At the recent Design Indaba you could pick up a Design Route Cape Town Map – produced by the team behind the huge exhibition, and Cape Town Tourism. Without doubt Cape Town has pretty unique cosmopolitan vibe, so it is no surprise to learn that it is regarded as the creative capital of South Africa.
The Design Route is a collection of local design – shops, warehouses, boutiques, projects and collectives. It’s a bevy of individuality, and a flush of young up-and-coming and established names and brands. It’s also incredibly exciting to know that so much is happening on one’s very doorstep.
And the great part of travelling the Design Route is that the majority of ‘spots’ lie in the City Bowl and Woodstock, Salt River and Observatory. In the city this means that if you do not have your own car, or even if you do, you can use the City Sightseeing Cape Town bus on both the Blue and Red routes – most of the venues are within walking distance. You will get to see Cape Town at the same time. It is a great route to offer your friends visiting the city.
To entice you to visit, here follow a few of our favourite design venues on the Cape Town Design Route
… In The City Bowl
Bluecollarwhitecollar – shirts with a difference
This shop, situated on the incredibly popular Kloof Street, promises shirts for the blue and white-collar person in every individual. The white collar shirts are smart with a real trendy twist – different cuffs, florals and other designs; they have personality. And the blue collar t-shirts (you even find shorts with a difference here) are individual and say something about the wearer – they have attitude.
And there’s a rather ‘nice’ story behind the shirts. It goes something like – two Cape Town guys, Paul van der Spuy (who considers himself ‘blue collar’) and has a penchant for retro motor bikes and cars, jeans and tees, and Adrian Heneke (who is the ‘white collar’ part of the duo) who loves playing golf and wearing formal gear for business meetings, teamed up and created the brand.
Where: Shop G21, Lifestyle on Kloof, 50 Kloof Street, Cape Town or The Neighbourgoods Market on Saturday mornings
This is a personal favourite. The brand, which essentially sells t-shirts of every shape and hue, is a non-profit organisation that uses the money it makes to research how aid, and its negative effects, can be brought to an end in Africa.
The big plus factor here is knowing that the money you’ve just forked out for your favourite colour tee, with the African continent emblazoned on the front (simple, effective, and pretty enough to wear) is going towards something positive. As Lindy Cohen says, by using this effective image, that has in many ways become a universal icon for aid, the hope is to begin reversing the negative perception of a continent in need of aid.
Where: 59 Harrington Street, Cape Town
Local jewellery conceptualised and manufactured in Cape Town. The gemstone show stopper rings alone are worth visiting the store for (look out for the flower and bug rings, and the stack rings, which sell at reasonable prices for local design and are gorgeous!), which prides itself on placing the emphasis on quality not price, so don’t go expecting cheap imports from India; this is the real thing.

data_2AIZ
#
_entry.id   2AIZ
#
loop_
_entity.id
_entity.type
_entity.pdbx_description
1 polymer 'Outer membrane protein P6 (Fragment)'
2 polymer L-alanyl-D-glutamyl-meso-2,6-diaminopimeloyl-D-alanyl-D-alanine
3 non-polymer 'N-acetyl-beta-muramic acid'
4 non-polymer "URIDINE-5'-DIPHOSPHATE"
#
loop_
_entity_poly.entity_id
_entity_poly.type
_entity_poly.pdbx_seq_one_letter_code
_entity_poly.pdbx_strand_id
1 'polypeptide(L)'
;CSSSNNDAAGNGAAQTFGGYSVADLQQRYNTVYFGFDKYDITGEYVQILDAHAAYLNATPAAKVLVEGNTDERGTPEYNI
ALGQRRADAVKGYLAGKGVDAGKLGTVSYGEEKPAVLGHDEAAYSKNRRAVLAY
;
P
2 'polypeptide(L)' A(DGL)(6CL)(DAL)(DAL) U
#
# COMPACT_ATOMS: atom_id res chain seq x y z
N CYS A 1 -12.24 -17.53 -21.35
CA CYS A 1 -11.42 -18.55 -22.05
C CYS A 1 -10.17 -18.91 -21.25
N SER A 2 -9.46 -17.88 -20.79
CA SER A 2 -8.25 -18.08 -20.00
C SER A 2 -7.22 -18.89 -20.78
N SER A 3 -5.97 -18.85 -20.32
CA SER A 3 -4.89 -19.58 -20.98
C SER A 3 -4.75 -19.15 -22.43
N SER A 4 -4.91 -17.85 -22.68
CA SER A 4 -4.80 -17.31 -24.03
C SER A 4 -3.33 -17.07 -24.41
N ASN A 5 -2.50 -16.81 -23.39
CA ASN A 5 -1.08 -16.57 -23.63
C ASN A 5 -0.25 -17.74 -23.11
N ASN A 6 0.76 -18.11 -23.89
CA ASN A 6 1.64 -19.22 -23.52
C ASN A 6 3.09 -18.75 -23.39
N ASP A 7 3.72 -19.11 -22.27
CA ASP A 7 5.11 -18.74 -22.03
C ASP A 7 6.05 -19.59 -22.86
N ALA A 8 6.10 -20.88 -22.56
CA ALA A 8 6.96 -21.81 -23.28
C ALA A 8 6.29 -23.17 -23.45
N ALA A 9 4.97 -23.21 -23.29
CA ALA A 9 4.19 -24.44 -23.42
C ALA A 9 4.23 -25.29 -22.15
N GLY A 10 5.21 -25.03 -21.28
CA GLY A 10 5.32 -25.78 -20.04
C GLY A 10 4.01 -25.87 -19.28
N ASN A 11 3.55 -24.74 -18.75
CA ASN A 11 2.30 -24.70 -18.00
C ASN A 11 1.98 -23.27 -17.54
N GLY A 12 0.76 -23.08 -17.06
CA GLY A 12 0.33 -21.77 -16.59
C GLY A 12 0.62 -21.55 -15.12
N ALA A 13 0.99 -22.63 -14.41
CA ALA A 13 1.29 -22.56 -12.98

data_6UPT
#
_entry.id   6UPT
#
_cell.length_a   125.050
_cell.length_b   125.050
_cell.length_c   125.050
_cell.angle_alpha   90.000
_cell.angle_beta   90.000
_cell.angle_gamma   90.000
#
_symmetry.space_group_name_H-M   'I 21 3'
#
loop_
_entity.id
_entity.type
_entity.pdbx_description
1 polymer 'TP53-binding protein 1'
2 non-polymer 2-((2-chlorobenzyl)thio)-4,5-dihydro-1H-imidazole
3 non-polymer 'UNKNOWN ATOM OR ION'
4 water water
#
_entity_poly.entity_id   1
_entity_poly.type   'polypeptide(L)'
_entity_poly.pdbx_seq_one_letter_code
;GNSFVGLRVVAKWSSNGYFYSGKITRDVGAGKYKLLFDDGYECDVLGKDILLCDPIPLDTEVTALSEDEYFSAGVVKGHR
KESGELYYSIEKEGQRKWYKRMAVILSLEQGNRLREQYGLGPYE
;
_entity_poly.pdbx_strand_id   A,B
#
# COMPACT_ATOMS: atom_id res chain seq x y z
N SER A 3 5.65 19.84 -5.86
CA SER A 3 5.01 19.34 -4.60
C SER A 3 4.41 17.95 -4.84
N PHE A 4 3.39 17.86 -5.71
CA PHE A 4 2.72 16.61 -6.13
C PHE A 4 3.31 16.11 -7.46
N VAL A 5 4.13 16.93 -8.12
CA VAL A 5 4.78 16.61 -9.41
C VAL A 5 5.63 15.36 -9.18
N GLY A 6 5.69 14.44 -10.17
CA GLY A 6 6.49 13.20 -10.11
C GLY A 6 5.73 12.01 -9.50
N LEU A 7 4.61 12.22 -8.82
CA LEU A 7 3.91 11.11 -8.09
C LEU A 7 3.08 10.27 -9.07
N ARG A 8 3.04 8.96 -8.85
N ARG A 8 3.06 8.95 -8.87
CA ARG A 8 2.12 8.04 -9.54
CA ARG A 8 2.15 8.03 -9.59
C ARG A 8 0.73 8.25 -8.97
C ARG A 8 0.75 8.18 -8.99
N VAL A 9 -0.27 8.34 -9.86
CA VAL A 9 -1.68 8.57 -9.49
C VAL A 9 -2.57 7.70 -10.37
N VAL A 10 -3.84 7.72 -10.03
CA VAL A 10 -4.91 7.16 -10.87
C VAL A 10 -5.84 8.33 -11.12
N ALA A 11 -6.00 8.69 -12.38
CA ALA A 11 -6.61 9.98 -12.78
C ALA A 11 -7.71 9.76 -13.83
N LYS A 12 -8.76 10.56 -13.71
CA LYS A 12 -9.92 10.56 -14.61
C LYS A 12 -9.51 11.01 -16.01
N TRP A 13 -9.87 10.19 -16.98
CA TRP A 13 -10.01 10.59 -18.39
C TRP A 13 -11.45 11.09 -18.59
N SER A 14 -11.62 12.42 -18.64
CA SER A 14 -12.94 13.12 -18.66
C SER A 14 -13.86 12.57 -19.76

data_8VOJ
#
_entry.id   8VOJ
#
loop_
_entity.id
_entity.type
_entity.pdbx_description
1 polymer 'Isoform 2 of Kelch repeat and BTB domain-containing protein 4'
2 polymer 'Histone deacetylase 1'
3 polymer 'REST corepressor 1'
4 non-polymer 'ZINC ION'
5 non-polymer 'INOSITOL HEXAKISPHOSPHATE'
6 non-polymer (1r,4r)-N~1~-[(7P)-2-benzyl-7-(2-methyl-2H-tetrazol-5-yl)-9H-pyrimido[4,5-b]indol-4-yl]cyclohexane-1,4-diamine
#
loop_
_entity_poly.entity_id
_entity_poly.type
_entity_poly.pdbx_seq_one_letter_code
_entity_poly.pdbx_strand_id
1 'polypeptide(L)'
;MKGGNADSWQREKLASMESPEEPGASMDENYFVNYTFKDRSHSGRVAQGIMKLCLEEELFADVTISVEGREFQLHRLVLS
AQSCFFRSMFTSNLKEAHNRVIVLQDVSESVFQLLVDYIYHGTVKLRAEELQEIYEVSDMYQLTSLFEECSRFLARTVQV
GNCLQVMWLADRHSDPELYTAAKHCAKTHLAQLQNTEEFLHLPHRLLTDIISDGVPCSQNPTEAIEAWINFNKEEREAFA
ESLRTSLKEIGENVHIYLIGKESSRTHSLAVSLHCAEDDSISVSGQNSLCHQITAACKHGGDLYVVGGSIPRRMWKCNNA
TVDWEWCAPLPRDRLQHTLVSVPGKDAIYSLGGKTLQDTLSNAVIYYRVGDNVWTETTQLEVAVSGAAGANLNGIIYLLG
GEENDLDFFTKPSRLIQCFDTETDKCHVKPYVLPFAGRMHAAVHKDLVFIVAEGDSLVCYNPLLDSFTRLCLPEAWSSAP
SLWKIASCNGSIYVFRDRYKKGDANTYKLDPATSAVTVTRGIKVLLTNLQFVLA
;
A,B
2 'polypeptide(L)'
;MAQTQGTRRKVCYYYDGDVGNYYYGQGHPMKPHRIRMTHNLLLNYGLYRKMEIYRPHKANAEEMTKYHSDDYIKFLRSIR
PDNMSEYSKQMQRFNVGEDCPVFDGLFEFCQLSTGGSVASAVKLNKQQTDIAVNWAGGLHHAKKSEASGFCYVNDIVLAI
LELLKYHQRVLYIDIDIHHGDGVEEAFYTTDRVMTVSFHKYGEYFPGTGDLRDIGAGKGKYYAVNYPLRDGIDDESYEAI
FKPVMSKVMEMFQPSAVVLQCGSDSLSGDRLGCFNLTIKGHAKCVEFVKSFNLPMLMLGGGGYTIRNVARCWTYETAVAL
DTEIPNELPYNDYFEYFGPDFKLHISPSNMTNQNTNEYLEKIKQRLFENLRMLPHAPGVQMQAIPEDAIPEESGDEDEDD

Free Range jewels play on the idea that the designer has ‘free range’ to design without hinderance (beyond the boundaries set by the commercial market), with a quality product in mind, that is 100% local. Marelé Lamprecht and her team regard themselves as free thinking designers. The shop in the Cape Quarter stocks rings, neckpieces, earrings, bracelets and knots of love – if you’re after a present for your lady love, then this is the shop in which to find it.
Where: Cape Quarter, The Square Shop 37, 27 Somerset Road, Green Point.
I like this brand not only for its name, but also for its stylish clothes. They’ve been around since 2004, so they’re not a new kid on the block. The women’s range is feminine, falls beautifully, and doesn’t need a cat walk to make it come to life. Alma van den Berg is the face behind the easy-to-wear range of men and women’s clothing, but you will need an appointment to view the clothing, so contact her before time.
Where: 36 Upper Orange Street, Oranjezicht, Cape town
In Woodstock, Salt River and Observatory
Make sure that you visit this beautiful porcelain homeware workshop. There is something about this mix of ceramics that draws one to them at once – perhaps it is the obvious femininity and elegance that mark them as something special. Liesel handcrafts each individual piece, and you can buy someone special in your life a cup, plate, jug, vase or bowl, the unique personality of which makes it a show piece, rather than a functional vessel alone. Trust me, you’re going to ooh and aah.
Where: 114 Lower Main Road, Observatory, Cape Town
Whilst in the neighbourhood, make sure that you also take in the contemporary furniture and award-winning contemporary designer, Haldane Martin, even if it’s just to look. His work is quite beautiful and he incorporates the principles of working ethically when it comes to protecting the environment. He describes his work as ‘contemporary furniture that integrates man, nature, culture and technology, with the human qualities of wisdom, love and beauty.’
Where: 12 Aberdeen Street, Woodstock
Katie Thompson’s furniture recreations are a personal favourite of mine. She repurposes a range of furniture and lighting using single, discarded junk items and blending them with what she calls South African craftsmanship. This is real out-the-box thinking and the end products are gorgeous and thoroughly functional – you won’t hesitate to add any of her items to your home.
Where: 368 Albert Road, Woodstock
Pick up a copy of the Design Route from any of the Visitor Information Centres – there are 18 of them.
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